A delegation of German rabbis and Catholic bishops visiting Israel rushed to the site that morning, along with foreign media. The rabbis denounced the attack, noting that German Jews had experience with the burning of their holy places in Nazi times. “There was too much pressure for the Israeli government to dismiss this,” said Father Nikodemus.
Israeli Prime Minister Benjamin Netanyahu quickly designated the fire as a terrorist attack, making the church ineligible to draw on insurance but paving the way for government compensation. Two months later, the Israeli Tax Authority declared that the violent event did not qualify as terrorism, and therefore could not receive government funding.
When Israeli President Reuven Rivlin visited the church in early September, just before meeting Pope Francis in Rome, he promised to help reverse that decision. “He was shocked by the extent of damage,” said Father Matthias. “Since then there have been a lot of meetings with the government, but no compensation.”
In the meantime, a group of Israeli rabbis started a crowd-funding campaign that raised $13,000 so that the church can start work on a new reception area for pilgrims. Rabbi Alon Goshen-Gottstein, director of the Jerusalem-based Elijah Interfaith Institute, led the effort that included the head of the Knesset, Israel’s parliament.
“Israel still protects the rights of minorities, and events like this overshadow this fact,” said Rabbi Goshen-Gottstein, noting that Iraq and Syria are in the midst of ethnic cleansing. “These are disenfranchised youth with very few leaders who are messianic activists riding on waves of suspicion and ignorance.”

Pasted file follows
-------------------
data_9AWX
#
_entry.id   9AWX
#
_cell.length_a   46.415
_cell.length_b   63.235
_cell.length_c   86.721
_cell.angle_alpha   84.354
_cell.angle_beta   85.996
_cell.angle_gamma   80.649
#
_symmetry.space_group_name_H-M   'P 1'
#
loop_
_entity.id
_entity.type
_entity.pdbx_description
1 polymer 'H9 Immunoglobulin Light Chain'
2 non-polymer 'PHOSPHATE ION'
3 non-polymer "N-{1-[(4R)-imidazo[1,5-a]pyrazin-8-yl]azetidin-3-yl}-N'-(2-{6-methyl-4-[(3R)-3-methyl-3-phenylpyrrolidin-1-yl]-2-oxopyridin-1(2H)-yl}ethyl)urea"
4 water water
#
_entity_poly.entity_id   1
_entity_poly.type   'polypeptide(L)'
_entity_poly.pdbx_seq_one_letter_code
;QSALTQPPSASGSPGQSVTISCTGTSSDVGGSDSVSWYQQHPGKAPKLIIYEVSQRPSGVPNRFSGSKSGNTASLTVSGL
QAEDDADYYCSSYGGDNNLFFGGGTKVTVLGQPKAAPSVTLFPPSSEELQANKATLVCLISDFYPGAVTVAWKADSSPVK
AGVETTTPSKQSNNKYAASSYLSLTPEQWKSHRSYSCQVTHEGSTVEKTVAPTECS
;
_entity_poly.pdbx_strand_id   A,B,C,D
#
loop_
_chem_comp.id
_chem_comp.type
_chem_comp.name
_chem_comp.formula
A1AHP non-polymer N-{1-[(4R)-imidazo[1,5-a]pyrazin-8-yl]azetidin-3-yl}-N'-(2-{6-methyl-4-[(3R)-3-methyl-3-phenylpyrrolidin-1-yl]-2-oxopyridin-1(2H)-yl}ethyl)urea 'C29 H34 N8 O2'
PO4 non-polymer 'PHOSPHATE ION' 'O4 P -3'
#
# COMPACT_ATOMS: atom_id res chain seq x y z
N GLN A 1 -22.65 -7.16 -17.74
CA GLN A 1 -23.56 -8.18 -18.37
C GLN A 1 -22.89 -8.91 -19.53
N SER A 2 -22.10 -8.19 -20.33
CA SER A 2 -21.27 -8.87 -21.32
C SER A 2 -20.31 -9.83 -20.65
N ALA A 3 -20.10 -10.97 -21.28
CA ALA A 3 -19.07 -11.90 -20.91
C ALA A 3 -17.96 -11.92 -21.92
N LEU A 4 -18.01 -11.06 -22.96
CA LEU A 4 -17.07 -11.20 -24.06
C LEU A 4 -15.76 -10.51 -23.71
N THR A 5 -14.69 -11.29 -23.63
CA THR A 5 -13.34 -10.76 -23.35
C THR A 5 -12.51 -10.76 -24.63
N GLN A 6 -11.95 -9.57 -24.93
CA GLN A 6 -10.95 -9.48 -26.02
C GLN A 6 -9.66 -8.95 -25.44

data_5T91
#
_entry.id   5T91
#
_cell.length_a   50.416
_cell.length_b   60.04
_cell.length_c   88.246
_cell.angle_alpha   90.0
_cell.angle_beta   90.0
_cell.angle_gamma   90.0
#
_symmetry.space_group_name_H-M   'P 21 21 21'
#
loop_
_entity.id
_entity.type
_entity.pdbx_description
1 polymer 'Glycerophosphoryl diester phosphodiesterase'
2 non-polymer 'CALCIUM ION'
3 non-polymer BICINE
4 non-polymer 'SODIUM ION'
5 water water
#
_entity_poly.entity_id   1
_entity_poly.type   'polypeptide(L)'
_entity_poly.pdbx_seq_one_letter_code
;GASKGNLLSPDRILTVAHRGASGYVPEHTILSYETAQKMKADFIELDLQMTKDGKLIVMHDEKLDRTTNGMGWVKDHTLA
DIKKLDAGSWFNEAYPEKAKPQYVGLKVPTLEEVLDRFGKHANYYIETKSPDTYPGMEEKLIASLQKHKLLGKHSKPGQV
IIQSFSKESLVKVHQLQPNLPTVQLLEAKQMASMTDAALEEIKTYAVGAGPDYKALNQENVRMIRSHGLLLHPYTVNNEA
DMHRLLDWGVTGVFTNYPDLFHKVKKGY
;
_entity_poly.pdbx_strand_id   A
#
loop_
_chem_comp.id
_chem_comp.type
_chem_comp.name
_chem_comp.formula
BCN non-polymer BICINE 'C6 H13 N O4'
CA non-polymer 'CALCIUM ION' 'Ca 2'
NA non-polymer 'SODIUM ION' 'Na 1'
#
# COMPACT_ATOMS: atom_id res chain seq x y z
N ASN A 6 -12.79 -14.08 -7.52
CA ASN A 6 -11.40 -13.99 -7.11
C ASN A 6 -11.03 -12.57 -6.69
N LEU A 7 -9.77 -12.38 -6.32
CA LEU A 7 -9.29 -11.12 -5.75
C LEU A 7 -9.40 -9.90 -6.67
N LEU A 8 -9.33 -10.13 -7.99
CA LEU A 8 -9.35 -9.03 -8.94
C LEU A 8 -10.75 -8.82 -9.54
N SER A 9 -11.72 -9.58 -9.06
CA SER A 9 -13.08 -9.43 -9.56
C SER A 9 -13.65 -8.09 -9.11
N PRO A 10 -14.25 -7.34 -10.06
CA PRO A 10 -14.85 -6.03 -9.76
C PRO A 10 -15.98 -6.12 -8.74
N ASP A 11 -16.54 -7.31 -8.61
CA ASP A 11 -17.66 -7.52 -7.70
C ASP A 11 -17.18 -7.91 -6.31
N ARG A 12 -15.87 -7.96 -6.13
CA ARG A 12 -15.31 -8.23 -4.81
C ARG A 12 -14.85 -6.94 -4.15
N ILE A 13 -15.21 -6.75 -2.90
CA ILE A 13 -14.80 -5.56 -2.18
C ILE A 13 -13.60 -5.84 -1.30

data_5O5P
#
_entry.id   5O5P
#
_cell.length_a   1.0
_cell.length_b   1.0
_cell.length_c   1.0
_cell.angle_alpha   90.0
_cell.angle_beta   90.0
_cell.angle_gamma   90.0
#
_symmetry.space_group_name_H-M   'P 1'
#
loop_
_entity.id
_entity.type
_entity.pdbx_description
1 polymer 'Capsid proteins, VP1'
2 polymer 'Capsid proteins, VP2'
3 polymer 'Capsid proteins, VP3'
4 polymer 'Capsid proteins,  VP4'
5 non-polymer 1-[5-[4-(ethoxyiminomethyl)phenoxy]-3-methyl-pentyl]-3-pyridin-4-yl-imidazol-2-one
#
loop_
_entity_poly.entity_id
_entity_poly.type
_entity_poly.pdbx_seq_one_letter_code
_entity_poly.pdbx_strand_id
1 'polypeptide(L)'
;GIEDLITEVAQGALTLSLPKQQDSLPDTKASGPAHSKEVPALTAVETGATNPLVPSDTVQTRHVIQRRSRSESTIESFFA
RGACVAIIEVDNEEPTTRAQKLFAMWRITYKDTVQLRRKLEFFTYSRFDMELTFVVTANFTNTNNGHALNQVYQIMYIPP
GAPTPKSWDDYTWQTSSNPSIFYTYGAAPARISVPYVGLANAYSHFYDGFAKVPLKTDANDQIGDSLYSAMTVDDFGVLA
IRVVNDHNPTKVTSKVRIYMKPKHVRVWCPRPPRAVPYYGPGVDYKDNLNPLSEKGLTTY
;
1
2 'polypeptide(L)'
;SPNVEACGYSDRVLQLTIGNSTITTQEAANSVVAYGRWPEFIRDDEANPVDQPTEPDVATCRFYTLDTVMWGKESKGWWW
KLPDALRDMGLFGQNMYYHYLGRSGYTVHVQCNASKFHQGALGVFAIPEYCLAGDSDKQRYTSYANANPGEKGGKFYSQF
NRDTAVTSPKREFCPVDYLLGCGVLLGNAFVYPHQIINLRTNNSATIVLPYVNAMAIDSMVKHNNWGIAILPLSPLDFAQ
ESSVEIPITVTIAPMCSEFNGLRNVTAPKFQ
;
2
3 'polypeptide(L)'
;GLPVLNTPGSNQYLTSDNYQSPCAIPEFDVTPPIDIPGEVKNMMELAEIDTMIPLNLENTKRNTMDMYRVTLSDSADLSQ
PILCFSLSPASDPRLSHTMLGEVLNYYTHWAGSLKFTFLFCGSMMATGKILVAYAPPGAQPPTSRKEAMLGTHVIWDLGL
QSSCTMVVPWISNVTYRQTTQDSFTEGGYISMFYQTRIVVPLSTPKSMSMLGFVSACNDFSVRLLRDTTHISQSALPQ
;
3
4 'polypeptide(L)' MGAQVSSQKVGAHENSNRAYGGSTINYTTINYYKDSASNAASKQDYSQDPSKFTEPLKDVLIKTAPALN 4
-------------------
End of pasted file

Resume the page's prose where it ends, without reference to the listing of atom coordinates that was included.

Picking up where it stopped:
On Trial in Nazareth
Some Israelis fear that the small group of violent extremists, made up mostly of young West Bank settlers, has been emboldened by the lack of prosecutions. Father Nikodemus described tense encounters with what he called “hippy Jews—they are young and cool looking, wearing cargo trousers and t-shirts.”
Assaf Sharon, a philosophy professor at Tel Aviv University who has written about the history of Jewish terrorism, said the youth “are surrounded by institutions that condone, protect, and support them. And there is certainly authority behind them, including rabbis they look up to.”
A 2009 book written by two Israeli rabbis called The King’s Torah suggests that Jewish law legitimizes violence against Gentiles. Tag Meir director Gvaryahu was part of a legal effort to ban the volume, but the Israeli Supreme Court earlier this month rejected that plea as an infringement on free speech.
There have been no major attacks since June. But on December 17, right-wing activist Bentiz Gopstein, who leads the Lehava organization, published a column denouncing Christians as “blood-sucking vampires,” and added that “Christmas has no place in the Holy Land.”
Givaryahu, Rabbi Goshen-Gottstein, and Father Nikodemus, however, are optimistic that prosecution of the suspects in the Church of the Multiplication case will put a damper on the rise in violence against minorities. One of the two suspects is in jail, while the other is under house arrest. A trial is slated to take place in Nazareth early next year.
“Things have changed in the past three or four months,” said Rabbi Goshen-Gottstein. “Israeli forces are applying tougher measures.” Added Gvaryahu: “This is a struggle for what this country will be in the future, and the trial is a very important step.”
For Father Matthias, the destruction at the church complex has also brought benefits. “There’s a second fire—the fire of solidarity and love,” he said. “Jewish friends have been showing up here for the past six months to offer their support and to assure us that the extremists will not win.”